Having savings can make a huge difference to your financial wellbeing. It’s the difference between knowing you have a cushion and knowing you’d need to rely on credit if you suddenly needed to meet an unexpected cost.
Deciding to save is a common new year resolution and it’s one that many of us could stand to make.
Research from the website Finder shows that 15 per cent of British people have no savings at all, rising to more than half of 22- to 29-year-olds. And one in three people has less than £1,500 saved, a far cry from the three months’ income cushion that’s so often recommended.
It can be hard to start saving, particularly if money is tight generally. The good news is that there are ways to build a savings habit in 2020 without feeling the pinch. Here are a few ideas.
Get a decent savings rate
If saving money is hard, it’s even harder when you only earn a pittance on your cash. Few accounts are paying well just now, but some are far more competitive than others.
Research from Ford Money shows that one in four people have never switched savings provider and that more people plan to do Veganuary than change savings accounts. But it’s simple to do and means your money will work harder – providing a bit more motivation to save.
Round up your spending
There are so many apps now that either provide a bank account or work with your existing current account to help you save without even noticing it.
Several apps and fintech banks offer the chance to round up your spending and squirrel the rest into a savings account. Monzo and Starling bank both offer this – you can set it up so that if you spend £1.80 on a coffee, for example, then the app takes £2 and saves the change.
Get some AI on your side
Some fintech firms use algorithms to make smarter savings that you can afford, so placing yourself in the hands of artificial intelligence could make a real difference.
There are a few different start-up banks that offer this kind of tech. Providers like Chip and Tandem work out what you can afford to save each month and transfer it out of your current account when you can afford it, so you don’t even need to think about it.
Use a jar
This is like the opposite of technology-based saving. If it’s genuinely difficult to set money aside then get a good-sized jar and start putting your change into it each day. It soon adds up to a more substantial amount.
Find a way that works for you. For example, you might decide to save every £2 coin that you receive in your change or every 50p. Small, affordable savings.
Set a small weekly target
If it’s hard to save because there’s nothing left in your account by the end of each month then set a small savings goal – it builds the habit and it soon adds up.
Ten pounds a week is the cost of a takeaway but it would add up to £520 over one year. If that’s not possible then save whatever you can – it might feel like small potatoes but over time it will become a more significant sum.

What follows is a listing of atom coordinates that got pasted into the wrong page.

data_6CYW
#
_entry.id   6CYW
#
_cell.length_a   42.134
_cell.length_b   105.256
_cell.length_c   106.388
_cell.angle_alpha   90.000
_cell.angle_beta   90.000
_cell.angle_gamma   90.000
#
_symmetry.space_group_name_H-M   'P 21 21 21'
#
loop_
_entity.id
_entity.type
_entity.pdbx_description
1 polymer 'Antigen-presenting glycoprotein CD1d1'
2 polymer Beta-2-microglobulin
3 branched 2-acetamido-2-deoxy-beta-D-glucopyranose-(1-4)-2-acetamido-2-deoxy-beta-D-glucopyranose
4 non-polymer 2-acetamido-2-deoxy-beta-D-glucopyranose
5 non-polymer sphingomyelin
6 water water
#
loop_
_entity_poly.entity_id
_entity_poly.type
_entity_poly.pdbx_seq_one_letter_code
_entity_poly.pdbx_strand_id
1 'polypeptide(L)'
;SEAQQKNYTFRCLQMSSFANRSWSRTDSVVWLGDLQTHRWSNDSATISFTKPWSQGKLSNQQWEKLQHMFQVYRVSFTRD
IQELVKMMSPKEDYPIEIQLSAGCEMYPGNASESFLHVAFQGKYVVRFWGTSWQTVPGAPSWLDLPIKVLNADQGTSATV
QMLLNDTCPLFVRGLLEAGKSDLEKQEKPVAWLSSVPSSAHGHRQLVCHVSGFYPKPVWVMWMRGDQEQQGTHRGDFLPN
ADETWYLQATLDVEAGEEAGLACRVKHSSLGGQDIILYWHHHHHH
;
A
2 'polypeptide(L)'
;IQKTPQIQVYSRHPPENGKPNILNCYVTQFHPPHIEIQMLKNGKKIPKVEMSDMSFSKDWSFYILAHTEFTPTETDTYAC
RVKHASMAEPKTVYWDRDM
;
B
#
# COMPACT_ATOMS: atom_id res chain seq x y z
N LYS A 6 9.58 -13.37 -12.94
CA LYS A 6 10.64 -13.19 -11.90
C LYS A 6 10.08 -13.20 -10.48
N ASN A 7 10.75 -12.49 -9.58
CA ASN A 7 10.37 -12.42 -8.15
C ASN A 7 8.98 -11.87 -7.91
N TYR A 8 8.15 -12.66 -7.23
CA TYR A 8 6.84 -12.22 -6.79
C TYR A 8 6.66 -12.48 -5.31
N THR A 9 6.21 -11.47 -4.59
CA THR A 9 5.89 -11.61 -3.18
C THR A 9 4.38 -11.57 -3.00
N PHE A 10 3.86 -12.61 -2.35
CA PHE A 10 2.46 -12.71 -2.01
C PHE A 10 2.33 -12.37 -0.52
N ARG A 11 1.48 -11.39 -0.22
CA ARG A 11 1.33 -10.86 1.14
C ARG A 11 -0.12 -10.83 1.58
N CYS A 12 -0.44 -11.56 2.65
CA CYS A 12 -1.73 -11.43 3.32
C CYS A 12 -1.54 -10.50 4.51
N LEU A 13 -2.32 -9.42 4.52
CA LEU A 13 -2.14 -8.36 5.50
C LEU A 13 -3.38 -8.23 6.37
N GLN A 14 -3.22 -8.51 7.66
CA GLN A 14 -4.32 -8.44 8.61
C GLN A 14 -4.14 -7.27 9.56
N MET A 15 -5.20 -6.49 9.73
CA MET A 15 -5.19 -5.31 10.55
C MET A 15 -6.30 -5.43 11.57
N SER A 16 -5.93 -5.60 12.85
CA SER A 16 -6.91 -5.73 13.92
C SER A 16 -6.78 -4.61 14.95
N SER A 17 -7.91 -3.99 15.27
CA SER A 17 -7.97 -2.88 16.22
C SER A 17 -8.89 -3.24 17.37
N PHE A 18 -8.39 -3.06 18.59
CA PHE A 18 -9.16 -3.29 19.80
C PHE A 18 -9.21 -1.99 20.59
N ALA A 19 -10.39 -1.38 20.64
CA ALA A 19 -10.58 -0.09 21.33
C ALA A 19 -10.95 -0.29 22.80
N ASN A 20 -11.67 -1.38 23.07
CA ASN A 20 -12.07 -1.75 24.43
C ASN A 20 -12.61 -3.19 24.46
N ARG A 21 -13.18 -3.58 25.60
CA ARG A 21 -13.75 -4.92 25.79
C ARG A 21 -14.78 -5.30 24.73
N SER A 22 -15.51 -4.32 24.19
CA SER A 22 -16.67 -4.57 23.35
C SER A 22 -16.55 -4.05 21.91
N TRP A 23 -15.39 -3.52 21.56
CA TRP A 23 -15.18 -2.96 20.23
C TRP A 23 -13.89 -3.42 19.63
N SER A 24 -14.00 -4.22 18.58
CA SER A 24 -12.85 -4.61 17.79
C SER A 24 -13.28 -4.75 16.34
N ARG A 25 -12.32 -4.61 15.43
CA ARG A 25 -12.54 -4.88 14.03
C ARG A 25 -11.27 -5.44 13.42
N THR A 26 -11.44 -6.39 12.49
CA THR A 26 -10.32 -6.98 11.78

Set a goal
Why are you saving? Everyone needs a savings buffer but if there’s another goal you are saving for too then focus on that.
Is it to pay for a holiday? To clear some debt? For Christmas? While you are building a savings habit, having a goal in mind that makes you feel joyful can make a big difference.
Know your budget
If you are going to have some money spare to save then you need to know where your money goes each month.
That’s where a budget becomes essential – if you know exactly what your income and outgoings are then you can factor in some savings and potentially move that cash into a separate account on payday.
If you don’t have a budget for weekly spending then it’s much easier for your money to simply get swallowed up on daily expenses.
Cancel unused subscriptions
It’s very easy to suggest people save money by cutting back expenses elsewhere – how often do you see articles claiming that if you forego a daily coffee you will solve all your financial troubles?
The fact is that when you make savings in one area they very often just get swallowed up elsewhere. But unused subscriptions are the perfect way to save.
Comb through your current account, identify the payments you don’t need to make, cancel them and then immediately set up a regular transfer into your savings account for the same amount. You won’t even notice.
Check for government help
If you’re saving for a first home (or your eventual retirement) and you’re under 40 then you could make use of a lifetime ISA.
These accounts pay a 25 per cent bonus each tax year on deposits of up to £4,000 – that’s £1,000 extra if you can save the full amount. The catch is that you can only use it for a deposit on your first home or for retirement after 60.
Withdraw it for anything else and you’ll pay a penalty that works out at more than the bonus.
If you’re saving for other reasons, you can use an alternative ISA account, that simply protects your interest earned from taxation.
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